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Conservatives are in the driver's seat in the Kansas Legislature; professors ask where they will take the state


Topeka — A group of political science professors on Thursday said conservative Republicans led by Gov. Sam Brownback are in the driver's seat in Kansas and now the question is where will they take the state.

Washburn University political science professor Bob Beatty on Thursday speaks during a roundtable discussion on the recent election. Seated behind him is Gwen Mellinger, a professor at Baker University.

Washburn University political science professor Bob Beatty on Thursday speaks during a roundtable discussion on the recent election. Seated behind him is Gwen Mellinger, a professor at Baker University. by Scott Rothschild

"The governor is going to be able to push through his legislative agenda in a very meaningful way," said Joe Aistrup of Kansas State University. "We are going to see a very strong pendulum swing to the right," Aistrup told about 75 people who gathered for a post-election discussion at Washburn University.

Conservative Republicans knocked off eight moderate Republican incumbents in the state Senate in August and will be in charge of that chamber when the legislative session starts in January. In the 125-member House, Republicans, most of them conservatives, hold a 92-33 edge over Democrats. More than 50 members of the House will be new legislators.

Aistrup said conservatives have made moderate Republicans in Kansas "almost extinct." Moderates, he said, are retired, beaten or converted, and he said that the Democratic Party probably won't be viable in Kansas for decades.

Michael Smith, of Emporia State University, said now that conservatives have taken over state government and hold all six congressional positions, they must show what their small government philosophy will look like.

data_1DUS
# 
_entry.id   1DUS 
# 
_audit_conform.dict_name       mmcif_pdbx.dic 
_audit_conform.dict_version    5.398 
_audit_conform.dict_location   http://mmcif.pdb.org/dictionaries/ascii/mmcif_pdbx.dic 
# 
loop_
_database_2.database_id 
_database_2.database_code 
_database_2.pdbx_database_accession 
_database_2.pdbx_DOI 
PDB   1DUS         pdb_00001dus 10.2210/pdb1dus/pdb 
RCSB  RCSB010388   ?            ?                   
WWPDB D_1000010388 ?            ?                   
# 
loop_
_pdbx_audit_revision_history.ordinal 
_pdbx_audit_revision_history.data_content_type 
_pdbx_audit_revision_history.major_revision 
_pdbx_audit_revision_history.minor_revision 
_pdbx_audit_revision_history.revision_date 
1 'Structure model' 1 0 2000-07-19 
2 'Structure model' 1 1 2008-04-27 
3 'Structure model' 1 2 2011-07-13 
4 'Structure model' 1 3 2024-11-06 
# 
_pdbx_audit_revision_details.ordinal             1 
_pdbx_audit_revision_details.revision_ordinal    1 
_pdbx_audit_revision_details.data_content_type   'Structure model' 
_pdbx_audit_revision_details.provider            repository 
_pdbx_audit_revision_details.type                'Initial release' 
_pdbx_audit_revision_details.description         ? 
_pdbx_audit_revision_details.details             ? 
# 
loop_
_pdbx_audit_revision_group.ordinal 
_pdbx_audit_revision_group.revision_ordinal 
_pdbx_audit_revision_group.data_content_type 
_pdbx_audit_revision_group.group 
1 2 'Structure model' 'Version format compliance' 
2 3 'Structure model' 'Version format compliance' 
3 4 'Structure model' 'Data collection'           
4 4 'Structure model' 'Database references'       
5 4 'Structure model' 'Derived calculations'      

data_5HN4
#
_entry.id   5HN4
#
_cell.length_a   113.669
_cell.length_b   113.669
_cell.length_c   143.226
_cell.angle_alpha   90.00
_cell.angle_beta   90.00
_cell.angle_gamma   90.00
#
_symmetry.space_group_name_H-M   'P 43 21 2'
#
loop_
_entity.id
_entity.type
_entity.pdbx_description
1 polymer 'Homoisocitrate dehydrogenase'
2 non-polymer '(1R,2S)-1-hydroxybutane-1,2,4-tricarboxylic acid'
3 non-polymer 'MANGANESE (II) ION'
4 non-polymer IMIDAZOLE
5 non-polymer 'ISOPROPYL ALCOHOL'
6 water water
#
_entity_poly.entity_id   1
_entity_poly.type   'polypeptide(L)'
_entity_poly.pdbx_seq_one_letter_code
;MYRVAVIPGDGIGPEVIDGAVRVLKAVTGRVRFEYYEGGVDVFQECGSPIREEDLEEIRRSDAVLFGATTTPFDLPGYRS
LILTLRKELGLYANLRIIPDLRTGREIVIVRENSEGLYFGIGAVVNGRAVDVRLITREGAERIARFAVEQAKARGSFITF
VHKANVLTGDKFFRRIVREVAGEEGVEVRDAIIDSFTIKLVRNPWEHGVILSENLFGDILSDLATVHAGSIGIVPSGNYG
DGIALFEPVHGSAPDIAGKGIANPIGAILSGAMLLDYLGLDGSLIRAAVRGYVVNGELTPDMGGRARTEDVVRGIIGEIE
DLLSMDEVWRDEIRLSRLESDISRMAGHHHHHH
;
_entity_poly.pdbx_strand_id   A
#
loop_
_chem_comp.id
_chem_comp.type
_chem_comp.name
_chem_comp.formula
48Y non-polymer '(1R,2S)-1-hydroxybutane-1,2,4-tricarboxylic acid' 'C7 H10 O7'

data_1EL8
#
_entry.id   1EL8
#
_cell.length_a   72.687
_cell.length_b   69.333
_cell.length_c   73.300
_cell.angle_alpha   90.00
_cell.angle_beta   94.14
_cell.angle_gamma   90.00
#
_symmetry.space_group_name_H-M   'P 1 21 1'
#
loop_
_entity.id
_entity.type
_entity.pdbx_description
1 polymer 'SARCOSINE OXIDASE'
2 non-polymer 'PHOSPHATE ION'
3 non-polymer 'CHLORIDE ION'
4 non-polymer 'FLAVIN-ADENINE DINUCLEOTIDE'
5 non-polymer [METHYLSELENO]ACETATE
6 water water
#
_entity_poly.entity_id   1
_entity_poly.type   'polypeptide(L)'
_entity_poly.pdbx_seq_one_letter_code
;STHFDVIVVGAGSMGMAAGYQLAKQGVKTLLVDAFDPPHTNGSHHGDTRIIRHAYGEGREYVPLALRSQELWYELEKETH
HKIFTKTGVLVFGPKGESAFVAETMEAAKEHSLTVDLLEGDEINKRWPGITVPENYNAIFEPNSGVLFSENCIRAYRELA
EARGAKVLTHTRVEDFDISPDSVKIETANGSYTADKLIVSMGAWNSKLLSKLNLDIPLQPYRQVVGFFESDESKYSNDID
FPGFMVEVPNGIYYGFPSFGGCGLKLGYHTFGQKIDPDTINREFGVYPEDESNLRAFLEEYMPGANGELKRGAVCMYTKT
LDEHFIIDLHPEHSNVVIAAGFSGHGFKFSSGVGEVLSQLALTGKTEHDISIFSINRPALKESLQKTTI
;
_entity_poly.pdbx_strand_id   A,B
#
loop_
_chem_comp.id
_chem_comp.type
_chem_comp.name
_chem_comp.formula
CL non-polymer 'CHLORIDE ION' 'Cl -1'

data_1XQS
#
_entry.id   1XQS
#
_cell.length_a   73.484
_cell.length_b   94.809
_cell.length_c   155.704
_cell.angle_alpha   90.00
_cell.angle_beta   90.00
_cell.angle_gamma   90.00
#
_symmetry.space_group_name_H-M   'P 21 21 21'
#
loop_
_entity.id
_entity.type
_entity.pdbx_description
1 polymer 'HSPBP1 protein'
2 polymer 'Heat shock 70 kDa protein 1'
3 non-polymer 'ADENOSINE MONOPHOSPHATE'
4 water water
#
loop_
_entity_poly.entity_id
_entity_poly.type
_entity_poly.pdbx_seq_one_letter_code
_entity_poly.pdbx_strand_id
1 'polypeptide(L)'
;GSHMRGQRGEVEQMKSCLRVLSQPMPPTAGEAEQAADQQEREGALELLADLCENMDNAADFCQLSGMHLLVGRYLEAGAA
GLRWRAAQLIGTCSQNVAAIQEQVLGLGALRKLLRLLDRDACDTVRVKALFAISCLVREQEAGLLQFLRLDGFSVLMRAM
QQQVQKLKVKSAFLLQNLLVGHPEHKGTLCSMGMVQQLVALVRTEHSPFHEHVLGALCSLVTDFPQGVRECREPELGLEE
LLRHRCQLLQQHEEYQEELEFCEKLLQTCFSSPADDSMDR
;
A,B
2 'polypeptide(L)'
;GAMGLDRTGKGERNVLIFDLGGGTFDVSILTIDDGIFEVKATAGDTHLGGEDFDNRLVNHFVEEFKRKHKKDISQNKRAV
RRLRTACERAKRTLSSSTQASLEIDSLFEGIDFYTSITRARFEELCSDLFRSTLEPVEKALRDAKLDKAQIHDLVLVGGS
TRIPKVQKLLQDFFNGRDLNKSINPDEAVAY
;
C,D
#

Smith said to make significant budget cuts on the federal and state level will require cuts to health care and education and it will be interesting to see how the public reacts to that.

Ed Flentje, of Wichita State University, said the number of state governments in control of the Republican party has grown from nine in 2008 to 24 in 2012. In fact, he said only 11 states have divided party control.

"At the state level, red states got redder and blue states got bluer," Flentje said.

Burdett Loomis, of Kansas University, said Kansas has become a more conservative state while the United States "is trending blue." He said Republican governors face a dilemma. "They've got to deal with the federal government. They can choose to cooperate, work with it, or not cooperate and play it on a pure political basis," which could hurt the states, he said.

Loomis said one of the bills that he expects will pass next year in the Kansas Legislature and be signed into law by Brownback would allow a religious defense to discriminate against gays.

"That kind of legislation will slide through the Legislature," he said. Last session, the House approved the bill, but Senate leaders, who have since been defeated in the GOP primary, wouldn't consider the bill. Several Lawrence officials fought against the measure, saying it would have nullified a city of Lawrence anti-discrimination ordinance that includes sexual orientation.

Bob Beatty and Mark Peterson, both of Washburn University, and Gwen Mellinger of Baker University also spoke at the event.


lawrenceguy40 5 years, 6 months ago

The liberal elite at KU will soon find that their pig trough will soon be out of state food.

I look forward to the day that ku is closed down. Governor Brownback would do well to rid the State of Kansas of all liberals and closing ku would be a good first step.